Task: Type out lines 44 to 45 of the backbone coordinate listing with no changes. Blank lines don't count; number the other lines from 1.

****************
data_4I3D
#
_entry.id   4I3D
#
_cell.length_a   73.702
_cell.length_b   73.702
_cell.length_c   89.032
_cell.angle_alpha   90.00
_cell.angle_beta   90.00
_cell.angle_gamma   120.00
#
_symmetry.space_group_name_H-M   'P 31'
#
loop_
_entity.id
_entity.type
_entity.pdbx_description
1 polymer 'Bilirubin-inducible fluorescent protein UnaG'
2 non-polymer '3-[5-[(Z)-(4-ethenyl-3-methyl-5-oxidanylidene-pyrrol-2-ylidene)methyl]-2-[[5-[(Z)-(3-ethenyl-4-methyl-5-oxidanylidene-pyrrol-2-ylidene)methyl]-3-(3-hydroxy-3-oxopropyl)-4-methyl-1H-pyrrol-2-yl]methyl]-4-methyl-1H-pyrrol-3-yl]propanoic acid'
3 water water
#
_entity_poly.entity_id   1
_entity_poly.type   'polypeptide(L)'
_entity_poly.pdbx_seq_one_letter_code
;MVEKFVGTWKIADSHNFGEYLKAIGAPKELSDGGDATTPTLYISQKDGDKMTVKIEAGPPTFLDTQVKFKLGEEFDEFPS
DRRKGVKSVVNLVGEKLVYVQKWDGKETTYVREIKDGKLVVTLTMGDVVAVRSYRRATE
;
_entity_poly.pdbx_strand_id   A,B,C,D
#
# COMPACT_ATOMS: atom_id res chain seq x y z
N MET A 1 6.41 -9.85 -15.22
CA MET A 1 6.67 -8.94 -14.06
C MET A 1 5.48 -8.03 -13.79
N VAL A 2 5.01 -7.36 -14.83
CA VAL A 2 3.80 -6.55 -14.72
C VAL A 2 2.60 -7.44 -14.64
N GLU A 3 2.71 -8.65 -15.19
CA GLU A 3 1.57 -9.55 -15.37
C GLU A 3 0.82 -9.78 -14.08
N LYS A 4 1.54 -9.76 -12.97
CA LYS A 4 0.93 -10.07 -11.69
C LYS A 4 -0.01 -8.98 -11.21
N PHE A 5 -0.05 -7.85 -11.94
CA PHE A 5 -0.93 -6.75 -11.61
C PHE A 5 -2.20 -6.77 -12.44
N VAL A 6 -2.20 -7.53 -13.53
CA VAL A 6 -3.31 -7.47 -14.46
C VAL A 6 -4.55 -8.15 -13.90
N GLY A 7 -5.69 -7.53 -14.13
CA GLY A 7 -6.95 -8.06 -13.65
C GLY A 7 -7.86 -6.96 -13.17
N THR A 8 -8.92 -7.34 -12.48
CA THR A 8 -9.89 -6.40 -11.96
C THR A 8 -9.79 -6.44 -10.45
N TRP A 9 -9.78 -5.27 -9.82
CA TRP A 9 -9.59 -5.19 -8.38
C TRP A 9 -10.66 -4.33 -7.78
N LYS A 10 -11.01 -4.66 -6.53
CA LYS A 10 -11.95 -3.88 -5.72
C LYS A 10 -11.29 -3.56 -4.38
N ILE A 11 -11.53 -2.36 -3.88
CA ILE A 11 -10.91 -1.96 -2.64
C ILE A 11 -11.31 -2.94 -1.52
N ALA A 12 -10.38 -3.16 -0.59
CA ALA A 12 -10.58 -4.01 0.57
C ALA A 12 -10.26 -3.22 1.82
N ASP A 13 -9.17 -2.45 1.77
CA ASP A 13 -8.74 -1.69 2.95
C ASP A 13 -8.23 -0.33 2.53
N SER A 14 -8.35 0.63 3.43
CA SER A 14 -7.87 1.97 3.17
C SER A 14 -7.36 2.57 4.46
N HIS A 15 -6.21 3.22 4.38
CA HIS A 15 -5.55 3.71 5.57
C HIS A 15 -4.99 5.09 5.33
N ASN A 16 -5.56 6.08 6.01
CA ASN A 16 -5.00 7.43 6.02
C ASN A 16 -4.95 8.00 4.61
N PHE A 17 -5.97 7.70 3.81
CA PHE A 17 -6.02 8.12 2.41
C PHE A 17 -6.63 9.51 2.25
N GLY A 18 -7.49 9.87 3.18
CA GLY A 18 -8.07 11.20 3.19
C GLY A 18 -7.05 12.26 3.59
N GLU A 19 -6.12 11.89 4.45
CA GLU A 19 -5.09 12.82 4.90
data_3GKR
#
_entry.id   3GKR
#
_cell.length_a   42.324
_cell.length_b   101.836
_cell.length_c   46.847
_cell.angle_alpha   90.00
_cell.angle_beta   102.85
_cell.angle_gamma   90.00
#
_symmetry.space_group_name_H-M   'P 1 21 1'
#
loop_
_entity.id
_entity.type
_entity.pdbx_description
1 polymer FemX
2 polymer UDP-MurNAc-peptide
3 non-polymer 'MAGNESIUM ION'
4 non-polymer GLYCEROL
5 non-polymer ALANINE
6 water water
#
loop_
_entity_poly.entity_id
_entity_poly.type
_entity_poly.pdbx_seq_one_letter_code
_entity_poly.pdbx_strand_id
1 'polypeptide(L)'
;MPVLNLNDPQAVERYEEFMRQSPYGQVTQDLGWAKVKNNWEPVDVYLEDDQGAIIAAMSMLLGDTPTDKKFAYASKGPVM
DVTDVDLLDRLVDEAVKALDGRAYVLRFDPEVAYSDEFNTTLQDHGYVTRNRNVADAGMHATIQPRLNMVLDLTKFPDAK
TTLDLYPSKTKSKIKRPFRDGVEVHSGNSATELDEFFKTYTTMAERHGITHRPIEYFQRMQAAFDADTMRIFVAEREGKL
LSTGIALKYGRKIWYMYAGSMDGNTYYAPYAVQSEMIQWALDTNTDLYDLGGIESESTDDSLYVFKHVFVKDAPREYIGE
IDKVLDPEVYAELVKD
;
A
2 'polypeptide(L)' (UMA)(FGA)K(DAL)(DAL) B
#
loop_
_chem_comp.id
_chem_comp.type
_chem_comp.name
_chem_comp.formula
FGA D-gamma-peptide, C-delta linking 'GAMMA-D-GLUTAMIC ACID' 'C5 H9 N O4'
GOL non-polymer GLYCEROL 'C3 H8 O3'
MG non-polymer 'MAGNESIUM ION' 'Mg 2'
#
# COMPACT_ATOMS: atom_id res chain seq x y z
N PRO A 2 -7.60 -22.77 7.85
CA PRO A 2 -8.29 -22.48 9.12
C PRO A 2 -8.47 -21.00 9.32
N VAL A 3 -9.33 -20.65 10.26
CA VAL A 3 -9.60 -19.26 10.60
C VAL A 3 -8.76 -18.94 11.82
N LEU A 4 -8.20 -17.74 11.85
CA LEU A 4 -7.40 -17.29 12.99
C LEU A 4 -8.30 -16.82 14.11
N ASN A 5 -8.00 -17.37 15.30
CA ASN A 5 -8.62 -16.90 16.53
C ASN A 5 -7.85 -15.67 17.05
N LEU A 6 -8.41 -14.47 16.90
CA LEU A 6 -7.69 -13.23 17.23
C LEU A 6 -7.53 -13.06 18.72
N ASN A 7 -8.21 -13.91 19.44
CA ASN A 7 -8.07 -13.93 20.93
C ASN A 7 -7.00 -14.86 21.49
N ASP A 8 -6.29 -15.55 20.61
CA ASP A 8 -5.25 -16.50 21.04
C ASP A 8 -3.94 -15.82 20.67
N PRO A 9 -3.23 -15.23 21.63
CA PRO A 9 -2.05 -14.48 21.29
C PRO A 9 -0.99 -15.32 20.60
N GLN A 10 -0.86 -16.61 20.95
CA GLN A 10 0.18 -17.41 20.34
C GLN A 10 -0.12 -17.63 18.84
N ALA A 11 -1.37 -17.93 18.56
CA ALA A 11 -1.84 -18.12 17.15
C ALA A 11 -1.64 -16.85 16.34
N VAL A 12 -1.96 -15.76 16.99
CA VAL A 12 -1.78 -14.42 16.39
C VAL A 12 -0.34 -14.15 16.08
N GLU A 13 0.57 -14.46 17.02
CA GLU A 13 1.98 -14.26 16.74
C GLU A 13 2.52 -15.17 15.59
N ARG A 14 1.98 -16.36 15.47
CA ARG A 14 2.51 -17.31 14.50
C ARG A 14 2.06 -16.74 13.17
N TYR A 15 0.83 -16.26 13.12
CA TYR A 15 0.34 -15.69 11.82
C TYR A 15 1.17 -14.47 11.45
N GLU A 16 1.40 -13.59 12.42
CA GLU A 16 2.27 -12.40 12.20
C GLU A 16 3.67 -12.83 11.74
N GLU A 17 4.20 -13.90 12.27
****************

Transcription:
CA PHE A 5 -0.93 -6.75 -11.61
C PHE A 5 -2.20 -6.77 -12.44